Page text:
In January, U.S. President Donald Trump signed an executive order that restricted immigration from seven Muslim-majority countries for 90 days, stopped refugee admission for 120 days, and banned all Syrian refugees indefinitely. Days later, a federal judge blocked the ban. That didn’t stop Trump, who unveiled a revised ban in March that continued to prevent immigration from six of the seven countries; two more federal judges have since blocked parts of it.
As the situation continues to unfold, many are calling on the Canadian government to suspend a U.S.-Canada pact called the Safe Third Country Agreement, which stops refugees who arrived in the U.S. first from claiming status in Canada, and vice versa. Zool Suleman, a Vancouver-based immigration, refugee, and citizenship lawyer and advocate against racial profiling and Islamophobia, explains.
Was the Safe Third Country Agreement ever an issue before Trump’s executive order?
There have been studies that show Canada’s immigration and refugee system is much more generous than America’s, that our system allows for much more due process and justice rights, and that our definitions of social groups and refugee conventions are broader. The effect of the agreement was that those who arrived in America first were disadvantaged in the type of refugee claims they could make. So, there was some disquiet before the latest presidential changes in the U.S., but there wasn’t any large galvanized movement.
Do you think Canada should change the agreement?
I think Canada should definitely consider suspending the agreement until it has verifiable guarantees from the U.S. that refugees will get full and fair hearings, access to legal counsel, it will not detail children, it will not separate families. It’s not to say to America that there should never be a Safe Third Country Agreement; it is to say that the current conditions of asylum processing in America are of concern to Canada, and therefore Canada wants to be sure that those individuals who make claims in America and are barred from making claims in Canada, are receiving a full, fair hearing with all of the procedural and legal safeguards that are necessary.
Do you see that suspension happening in the near future?
I am doubtful, because I think the current American administration can be vengeful, and Canada is aware of the economic consequences of seeking a suspension.
What else could Canada be doing to improve the situation?
Canada could take a more liberal view of the exemptions to the agreement. So for instance, if there are individuals who aren’t minors or don’t have family in Canada that perhaps fit into a more a needy exemption—they’re escaping from torture, or they’re escaping from certain kinds of abuse, or they’re escaping or seeking asylum from predominantly Muslim majority countries. Canada could set up additional categories of exemptions. But of course, it would need American co-operation.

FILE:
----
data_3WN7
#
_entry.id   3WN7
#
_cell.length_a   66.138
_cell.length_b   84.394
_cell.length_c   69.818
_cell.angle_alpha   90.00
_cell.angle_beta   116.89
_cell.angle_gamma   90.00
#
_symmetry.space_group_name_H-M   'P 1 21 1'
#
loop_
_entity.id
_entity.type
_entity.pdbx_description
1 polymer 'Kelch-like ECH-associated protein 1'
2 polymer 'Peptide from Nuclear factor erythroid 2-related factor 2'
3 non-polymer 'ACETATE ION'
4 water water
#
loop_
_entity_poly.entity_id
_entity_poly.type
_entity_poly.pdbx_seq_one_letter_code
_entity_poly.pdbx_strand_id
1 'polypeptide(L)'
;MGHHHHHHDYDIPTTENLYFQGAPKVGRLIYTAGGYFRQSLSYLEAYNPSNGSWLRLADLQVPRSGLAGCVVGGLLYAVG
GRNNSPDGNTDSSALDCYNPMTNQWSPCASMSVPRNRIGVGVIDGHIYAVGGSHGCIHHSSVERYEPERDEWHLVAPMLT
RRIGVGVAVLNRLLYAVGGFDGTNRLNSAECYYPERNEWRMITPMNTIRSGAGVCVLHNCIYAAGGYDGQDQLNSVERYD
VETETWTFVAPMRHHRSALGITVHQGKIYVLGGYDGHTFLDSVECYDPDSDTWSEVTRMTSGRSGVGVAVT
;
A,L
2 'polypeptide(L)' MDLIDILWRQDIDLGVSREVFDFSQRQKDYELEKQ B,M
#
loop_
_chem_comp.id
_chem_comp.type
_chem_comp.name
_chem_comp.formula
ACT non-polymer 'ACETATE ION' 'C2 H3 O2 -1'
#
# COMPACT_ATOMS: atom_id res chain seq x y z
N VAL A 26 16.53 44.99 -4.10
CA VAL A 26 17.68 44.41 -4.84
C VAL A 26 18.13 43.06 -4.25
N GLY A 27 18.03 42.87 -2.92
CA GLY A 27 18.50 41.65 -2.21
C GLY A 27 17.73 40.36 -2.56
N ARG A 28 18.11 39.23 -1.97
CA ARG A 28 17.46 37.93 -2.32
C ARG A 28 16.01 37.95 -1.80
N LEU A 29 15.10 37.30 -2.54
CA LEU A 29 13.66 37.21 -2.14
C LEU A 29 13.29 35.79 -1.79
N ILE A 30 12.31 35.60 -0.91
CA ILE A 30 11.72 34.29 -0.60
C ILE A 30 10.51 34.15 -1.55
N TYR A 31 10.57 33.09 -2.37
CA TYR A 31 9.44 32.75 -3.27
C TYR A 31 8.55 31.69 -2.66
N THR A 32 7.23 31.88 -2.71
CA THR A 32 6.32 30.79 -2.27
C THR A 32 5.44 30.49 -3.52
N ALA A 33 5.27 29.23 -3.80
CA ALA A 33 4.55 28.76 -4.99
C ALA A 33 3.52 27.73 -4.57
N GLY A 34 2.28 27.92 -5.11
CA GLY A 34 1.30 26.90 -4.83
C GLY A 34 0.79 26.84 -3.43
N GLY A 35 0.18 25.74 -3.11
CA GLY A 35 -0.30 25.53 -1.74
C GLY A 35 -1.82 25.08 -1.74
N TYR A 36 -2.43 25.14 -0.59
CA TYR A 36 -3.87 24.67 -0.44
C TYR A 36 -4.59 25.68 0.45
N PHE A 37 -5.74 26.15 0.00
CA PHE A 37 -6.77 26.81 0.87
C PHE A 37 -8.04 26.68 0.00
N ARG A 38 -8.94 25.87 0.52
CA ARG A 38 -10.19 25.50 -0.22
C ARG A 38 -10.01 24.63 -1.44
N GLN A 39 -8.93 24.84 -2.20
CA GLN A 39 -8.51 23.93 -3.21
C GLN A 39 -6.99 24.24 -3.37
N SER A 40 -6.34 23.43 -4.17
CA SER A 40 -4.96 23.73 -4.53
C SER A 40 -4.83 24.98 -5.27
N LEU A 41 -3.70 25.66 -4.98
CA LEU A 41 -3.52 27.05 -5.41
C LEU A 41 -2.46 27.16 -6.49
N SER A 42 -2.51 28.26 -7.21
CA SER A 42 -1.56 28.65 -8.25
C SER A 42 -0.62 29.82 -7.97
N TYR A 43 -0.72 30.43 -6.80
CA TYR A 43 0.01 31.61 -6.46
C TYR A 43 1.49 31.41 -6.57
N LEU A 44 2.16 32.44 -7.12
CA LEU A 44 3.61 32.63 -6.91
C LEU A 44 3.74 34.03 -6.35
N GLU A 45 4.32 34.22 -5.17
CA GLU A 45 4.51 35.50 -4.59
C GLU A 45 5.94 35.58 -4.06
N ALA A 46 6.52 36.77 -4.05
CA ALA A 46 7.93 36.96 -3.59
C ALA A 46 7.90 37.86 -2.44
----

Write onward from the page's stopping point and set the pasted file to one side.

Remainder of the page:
Have you been hearing from people in the U.S. looking to come here?
Yes. I would suggest most established refugee and immigration law practitioners have been getting a significant increase in inquiries, but they fall into different groupings. There are people who are in America for a short time, who perhaps initiated a refugee claim, but after the change in administration, fear they will not get a fair hearing. There is a second group that has made refugee claims, has not been successful, and are not feeling like they will get a fair immigration processing. There’s also a group who are undocumented in the sense that they’ve lived there for a very long time and might have American family members, but are feeling like they cannot count on a fair system for immigration determination. These are nationals from Mexico, Central America, India, Asia. We’re seeing more and more of those people, who the Trump administration refers to as the illegal immigrants. That group would be blocked because they would have been in America for a long time.
How big of a role do you think public opinion plays here?
I think the government of the day can help form public opinion, but I don’t think it can overcome public opinion. I am becoming concerned by the number of polls that seem to suggest that Canadians are hitting a point where their generosity is feeling overextended. The government should be having a conversation with Canadians rather than projecting that it is some kind of leader in refugee and immigrant protection, but then not being able to follow through.
What do you think is driving those concerns?
We can’t discount issues of Islamophobia and race. There’s also a sense that to share means there’s less. And a lot of people are too scared about their day-today economic security to get into that dialogue.
CORRECTION: The previous headline for this story incorrectly referred to the Safe Third Country Agreement as the Third Safe Country Agreement. This regrets the error.